European automakers posted solid gains Thursday amid speculation that China is preparing to slash tariffs on imported cars as the government seeks to ease tensions with the United States and avoid a damaging global trade war.
A spokesman for China's Ministry of Industry and Information Technology said late Wednesday that the new tariffs would be published "as soon as possible", with Bloomberg news reporting the levy could be cut in half -- from the current rate of 25% -- once the State Council makes its final decision in the coming weeks for the world's biggest car market.
Volkswagen AG (VLKAY) , the world's second largest carmarker, rose 2.7% in Frankfurt trading Thursday as rivals BMW AG (BMWYY) (+0.9%) and Daimler AG (DMLRY) (+0.25%) outpaced the DAX performance index. The Stoxx 600 Automobiles and Parts Index, the sector benchmark, gained 0.8% in the opening hour of European trading.
Volkswagen, which reported a surprise drop in first quarter profits Thursday, sold more than 40% of the 2.511 million vehicles it delivered globally in the three months ending in March in the Chinese market, company reports indicate, compared to around 18% for BMW.
China said earlier this month that it would open it s market to foreign carmakers, saying it would lift caps on non-China ownership of joint ventures over the next five years. That pace isn't fast enough for U.S. President Donald Trump, however, who has consistently pressed China on its "stupid" trade practices and plans to send Treasury Secretary Steven Mnuchin to Beijing in the next few days in order to negotiate changes to trade agreements between the world's two biggest economies.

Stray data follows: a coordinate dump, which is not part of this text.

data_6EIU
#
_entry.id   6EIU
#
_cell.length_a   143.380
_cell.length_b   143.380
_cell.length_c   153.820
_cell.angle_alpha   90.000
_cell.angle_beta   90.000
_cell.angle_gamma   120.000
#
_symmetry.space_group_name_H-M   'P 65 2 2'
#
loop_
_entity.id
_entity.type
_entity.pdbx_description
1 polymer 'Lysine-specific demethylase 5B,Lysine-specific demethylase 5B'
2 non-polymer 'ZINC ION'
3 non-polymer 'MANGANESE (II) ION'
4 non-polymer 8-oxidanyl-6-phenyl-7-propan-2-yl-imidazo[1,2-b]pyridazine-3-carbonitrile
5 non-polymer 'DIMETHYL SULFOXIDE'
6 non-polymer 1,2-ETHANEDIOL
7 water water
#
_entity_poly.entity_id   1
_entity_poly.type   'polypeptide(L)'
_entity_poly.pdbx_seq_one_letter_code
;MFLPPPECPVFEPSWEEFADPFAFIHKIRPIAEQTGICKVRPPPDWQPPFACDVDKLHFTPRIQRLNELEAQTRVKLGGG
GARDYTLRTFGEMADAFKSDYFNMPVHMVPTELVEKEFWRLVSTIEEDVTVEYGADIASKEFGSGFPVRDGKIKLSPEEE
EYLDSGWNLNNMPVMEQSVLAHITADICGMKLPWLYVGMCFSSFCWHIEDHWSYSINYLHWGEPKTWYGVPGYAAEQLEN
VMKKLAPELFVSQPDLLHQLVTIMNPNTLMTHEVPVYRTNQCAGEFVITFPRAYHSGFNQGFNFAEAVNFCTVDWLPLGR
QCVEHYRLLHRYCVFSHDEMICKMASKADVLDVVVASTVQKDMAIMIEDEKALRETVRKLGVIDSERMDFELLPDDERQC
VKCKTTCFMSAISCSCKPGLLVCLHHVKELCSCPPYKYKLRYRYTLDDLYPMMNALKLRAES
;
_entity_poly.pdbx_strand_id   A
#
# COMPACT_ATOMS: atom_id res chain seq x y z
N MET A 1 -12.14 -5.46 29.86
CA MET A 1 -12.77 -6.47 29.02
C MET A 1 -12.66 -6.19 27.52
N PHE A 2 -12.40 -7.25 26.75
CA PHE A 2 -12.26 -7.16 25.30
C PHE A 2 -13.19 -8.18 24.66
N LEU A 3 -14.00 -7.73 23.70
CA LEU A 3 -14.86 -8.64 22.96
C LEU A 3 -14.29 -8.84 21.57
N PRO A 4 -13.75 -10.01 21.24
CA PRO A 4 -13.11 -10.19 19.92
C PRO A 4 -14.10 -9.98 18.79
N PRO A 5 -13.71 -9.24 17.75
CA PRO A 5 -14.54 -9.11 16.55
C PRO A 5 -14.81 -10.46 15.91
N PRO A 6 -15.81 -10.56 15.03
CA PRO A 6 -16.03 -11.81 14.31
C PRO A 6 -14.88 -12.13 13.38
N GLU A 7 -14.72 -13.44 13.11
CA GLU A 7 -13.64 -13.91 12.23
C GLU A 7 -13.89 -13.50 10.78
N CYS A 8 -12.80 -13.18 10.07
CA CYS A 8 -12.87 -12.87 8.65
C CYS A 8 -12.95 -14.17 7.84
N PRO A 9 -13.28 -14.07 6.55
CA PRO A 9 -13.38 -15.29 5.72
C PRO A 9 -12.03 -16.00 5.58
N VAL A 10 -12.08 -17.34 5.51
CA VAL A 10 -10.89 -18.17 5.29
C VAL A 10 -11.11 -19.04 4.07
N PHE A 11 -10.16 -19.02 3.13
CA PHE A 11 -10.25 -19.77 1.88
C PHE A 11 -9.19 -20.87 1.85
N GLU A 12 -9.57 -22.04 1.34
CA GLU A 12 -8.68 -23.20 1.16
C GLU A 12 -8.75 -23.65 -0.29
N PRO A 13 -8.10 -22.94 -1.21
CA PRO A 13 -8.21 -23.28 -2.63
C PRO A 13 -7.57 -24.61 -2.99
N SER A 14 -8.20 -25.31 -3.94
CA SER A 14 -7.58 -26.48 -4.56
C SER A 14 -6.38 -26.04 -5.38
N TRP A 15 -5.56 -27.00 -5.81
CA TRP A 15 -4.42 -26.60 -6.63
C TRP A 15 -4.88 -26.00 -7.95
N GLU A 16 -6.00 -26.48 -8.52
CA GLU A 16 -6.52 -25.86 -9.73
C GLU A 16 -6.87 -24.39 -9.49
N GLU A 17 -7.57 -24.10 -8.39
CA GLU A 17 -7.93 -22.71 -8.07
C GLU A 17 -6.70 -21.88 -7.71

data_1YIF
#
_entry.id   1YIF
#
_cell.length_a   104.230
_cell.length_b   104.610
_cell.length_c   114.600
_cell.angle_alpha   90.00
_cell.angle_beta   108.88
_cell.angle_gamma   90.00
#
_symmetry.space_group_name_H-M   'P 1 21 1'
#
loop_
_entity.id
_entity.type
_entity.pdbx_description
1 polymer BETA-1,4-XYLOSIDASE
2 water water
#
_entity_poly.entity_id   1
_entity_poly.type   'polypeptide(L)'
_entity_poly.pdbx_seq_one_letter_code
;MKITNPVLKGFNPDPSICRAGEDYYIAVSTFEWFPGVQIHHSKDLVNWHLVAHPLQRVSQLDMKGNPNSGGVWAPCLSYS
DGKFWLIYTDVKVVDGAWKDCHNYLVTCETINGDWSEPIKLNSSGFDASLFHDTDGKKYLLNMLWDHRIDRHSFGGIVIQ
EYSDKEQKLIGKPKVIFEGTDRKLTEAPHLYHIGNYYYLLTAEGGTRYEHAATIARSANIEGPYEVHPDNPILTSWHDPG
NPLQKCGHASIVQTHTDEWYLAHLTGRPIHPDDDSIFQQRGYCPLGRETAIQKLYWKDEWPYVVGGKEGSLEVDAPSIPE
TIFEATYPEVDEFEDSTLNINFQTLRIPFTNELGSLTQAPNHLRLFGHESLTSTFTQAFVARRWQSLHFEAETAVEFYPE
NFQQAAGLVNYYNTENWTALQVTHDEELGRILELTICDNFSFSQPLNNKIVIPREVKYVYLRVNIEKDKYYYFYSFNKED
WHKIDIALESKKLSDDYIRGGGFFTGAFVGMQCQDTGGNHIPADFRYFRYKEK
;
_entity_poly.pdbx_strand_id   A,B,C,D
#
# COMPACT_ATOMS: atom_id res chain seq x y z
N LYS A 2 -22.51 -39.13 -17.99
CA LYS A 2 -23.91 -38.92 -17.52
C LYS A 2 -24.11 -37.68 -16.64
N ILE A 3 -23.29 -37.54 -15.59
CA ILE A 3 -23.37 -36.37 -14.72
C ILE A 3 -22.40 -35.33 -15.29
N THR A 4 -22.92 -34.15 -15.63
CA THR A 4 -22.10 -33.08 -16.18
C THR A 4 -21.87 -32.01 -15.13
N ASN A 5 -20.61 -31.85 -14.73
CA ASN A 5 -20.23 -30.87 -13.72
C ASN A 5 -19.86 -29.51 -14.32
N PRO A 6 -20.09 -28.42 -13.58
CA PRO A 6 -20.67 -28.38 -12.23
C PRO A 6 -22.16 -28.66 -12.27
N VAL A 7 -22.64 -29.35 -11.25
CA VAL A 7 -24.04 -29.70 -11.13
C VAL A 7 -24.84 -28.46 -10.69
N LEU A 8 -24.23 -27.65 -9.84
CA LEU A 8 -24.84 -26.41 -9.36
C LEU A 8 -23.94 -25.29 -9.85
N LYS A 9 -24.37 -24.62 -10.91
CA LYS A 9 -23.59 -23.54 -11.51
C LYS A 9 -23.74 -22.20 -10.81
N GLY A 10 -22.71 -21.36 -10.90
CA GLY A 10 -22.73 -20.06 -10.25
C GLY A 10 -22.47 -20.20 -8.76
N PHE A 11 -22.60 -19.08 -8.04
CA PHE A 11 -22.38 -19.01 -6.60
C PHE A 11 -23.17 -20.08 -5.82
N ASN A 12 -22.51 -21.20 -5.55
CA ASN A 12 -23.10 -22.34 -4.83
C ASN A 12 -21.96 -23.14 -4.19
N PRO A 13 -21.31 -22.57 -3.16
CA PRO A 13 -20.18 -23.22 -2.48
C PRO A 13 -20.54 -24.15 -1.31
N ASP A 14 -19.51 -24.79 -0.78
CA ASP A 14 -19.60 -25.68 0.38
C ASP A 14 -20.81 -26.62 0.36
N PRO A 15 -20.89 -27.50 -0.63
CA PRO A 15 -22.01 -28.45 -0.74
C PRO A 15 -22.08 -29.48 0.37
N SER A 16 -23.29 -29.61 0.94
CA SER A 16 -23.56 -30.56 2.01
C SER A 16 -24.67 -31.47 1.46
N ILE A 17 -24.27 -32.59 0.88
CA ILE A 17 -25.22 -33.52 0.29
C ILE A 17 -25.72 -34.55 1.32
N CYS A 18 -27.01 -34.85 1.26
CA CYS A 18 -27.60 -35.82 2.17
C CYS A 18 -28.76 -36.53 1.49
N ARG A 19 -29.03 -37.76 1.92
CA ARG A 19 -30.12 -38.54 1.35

When a car is sent to the United States from China, there is a Tariff to be paid of 2 1/2%. When a car is sent to China from the United States, there is a Tariff to be paid of 25%. Does that sound like free or fair trade. No, it sounds like STUPID TRADE - going on for years!— Donald J. Trump (@realDonaldTrump) April 9, 2018
China's car market, however, is starting to slow, with first quarter growth coming in a 2.8%, according to the China Association of Automobile Manufacturers, which predicts only a 3% advance this year, notably slower than the 13.7% pace recorded in 2017.